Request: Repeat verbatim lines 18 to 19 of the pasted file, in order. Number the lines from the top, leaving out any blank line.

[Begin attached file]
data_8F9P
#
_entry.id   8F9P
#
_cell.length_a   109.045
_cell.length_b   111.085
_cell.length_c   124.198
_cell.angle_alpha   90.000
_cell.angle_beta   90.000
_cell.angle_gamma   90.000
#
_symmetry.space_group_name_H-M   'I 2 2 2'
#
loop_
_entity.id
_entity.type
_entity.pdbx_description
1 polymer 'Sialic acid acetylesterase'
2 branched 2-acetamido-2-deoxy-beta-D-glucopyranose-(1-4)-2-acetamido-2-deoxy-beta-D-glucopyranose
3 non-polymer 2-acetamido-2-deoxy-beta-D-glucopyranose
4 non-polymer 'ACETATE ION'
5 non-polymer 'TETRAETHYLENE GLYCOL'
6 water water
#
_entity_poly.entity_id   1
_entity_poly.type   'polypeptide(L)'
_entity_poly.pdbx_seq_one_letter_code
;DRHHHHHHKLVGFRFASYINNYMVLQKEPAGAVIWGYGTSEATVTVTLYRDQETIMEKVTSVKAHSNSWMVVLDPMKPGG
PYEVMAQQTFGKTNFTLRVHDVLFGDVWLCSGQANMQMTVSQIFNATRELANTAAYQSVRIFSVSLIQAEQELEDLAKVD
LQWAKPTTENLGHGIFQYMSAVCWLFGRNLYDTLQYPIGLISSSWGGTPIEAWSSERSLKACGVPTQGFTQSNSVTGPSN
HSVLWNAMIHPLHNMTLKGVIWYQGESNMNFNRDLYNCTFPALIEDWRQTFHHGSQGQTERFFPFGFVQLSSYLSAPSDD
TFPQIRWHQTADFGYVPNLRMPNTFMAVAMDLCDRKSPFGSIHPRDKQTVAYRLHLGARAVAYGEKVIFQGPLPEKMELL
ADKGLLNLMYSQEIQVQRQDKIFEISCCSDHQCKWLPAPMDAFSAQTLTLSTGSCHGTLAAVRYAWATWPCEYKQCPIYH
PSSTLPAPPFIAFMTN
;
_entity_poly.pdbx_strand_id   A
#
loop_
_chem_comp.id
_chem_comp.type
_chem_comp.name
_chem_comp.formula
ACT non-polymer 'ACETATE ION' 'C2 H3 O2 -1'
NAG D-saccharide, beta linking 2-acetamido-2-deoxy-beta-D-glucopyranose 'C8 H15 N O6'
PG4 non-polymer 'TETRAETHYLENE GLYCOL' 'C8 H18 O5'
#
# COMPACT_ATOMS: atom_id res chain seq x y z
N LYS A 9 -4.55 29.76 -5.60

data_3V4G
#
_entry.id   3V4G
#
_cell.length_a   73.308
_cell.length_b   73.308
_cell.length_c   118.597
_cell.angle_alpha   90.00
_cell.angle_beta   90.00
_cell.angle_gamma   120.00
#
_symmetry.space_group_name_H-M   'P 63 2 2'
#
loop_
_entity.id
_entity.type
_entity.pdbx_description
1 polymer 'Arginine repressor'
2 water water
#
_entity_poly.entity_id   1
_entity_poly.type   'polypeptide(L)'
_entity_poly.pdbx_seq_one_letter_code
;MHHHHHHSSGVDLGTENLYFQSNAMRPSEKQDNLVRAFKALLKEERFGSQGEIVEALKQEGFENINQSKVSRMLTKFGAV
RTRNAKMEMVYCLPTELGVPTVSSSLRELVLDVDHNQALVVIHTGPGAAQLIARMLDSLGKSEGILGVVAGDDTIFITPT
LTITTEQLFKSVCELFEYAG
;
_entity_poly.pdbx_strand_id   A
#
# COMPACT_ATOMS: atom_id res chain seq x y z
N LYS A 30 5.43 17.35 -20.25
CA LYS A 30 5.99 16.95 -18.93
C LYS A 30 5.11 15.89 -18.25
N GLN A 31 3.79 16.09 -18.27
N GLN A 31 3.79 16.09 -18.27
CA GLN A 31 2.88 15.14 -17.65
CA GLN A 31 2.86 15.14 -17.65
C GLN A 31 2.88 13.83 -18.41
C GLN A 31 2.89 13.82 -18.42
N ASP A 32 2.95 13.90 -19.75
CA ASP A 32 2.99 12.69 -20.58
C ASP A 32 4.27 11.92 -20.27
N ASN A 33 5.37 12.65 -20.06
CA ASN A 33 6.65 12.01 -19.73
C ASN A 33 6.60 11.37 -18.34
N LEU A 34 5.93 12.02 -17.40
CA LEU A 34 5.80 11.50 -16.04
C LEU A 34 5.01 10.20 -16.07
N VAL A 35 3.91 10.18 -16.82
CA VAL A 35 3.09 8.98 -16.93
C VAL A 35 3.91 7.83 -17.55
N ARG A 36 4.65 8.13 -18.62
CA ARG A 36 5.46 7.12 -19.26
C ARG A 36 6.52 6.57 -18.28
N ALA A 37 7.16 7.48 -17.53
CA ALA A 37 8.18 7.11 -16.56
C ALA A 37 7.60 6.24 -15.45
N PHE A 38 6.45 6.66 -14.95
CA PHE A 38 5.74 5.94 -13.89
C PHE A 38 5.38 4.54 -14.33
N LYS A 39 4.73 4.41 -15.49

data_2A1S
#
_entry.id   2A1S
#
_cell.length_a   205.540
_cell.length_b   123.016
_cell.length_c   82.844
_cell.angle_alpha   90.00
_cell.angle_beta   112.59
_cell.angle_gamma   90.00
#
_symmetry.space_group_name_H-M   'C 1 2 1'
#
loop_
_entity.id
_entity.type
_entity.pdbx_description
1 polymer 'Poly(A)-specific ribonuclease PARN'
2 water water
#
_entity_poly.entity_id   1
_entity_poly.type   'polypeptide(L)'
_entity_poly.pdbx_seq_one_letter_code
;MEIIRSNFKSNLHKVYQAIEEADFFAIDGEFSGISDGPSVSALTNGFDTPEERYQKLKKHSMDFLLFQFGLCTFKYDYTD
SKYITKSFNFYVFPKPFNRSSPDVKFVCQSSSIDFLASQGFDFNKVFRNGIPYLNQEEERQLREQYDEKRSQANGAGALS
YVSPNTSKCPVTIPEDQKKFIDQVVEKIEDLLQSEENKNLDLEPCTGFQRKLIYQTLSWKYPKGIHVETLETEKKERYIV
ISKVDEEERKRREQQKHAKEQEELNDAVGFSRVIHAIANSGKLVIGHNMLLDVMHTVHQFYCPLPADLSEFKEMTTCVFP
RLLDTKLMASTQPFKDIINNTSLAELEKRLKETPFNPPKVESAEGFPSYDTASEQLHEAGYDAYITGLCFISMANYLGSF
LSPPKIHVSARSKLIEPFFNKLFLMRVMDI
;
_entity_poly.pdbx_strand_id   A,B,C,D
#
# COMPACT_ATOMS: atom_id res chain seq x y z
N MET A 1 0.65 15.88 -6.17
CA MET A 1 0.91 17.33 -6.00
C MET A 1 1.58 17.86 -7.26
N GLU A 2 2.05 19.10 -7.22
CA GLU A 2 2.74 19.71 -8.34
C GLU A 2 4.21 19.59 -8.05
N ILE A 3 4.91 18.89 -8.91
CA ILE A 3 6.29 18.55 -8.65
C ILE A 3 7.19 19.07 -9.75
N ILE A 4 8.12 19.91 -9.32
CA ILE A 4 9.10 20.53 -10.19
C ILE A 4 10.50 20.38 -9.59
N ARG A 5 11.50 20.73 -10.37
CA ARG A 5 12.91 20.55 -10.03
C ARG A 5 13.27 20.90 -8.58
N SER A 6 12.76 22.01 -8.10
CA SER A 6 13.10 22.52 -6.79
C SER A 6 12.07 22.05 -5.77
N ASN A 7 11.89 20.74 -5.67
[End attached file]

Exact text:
1 polymer 'Sialic acid acetylesterase'
2 branched 2-acetamido-2-deoxy-beta-D-glucopyranose-(1-4)-2-acetamido-2-deoxy-beta-D-glucopyranose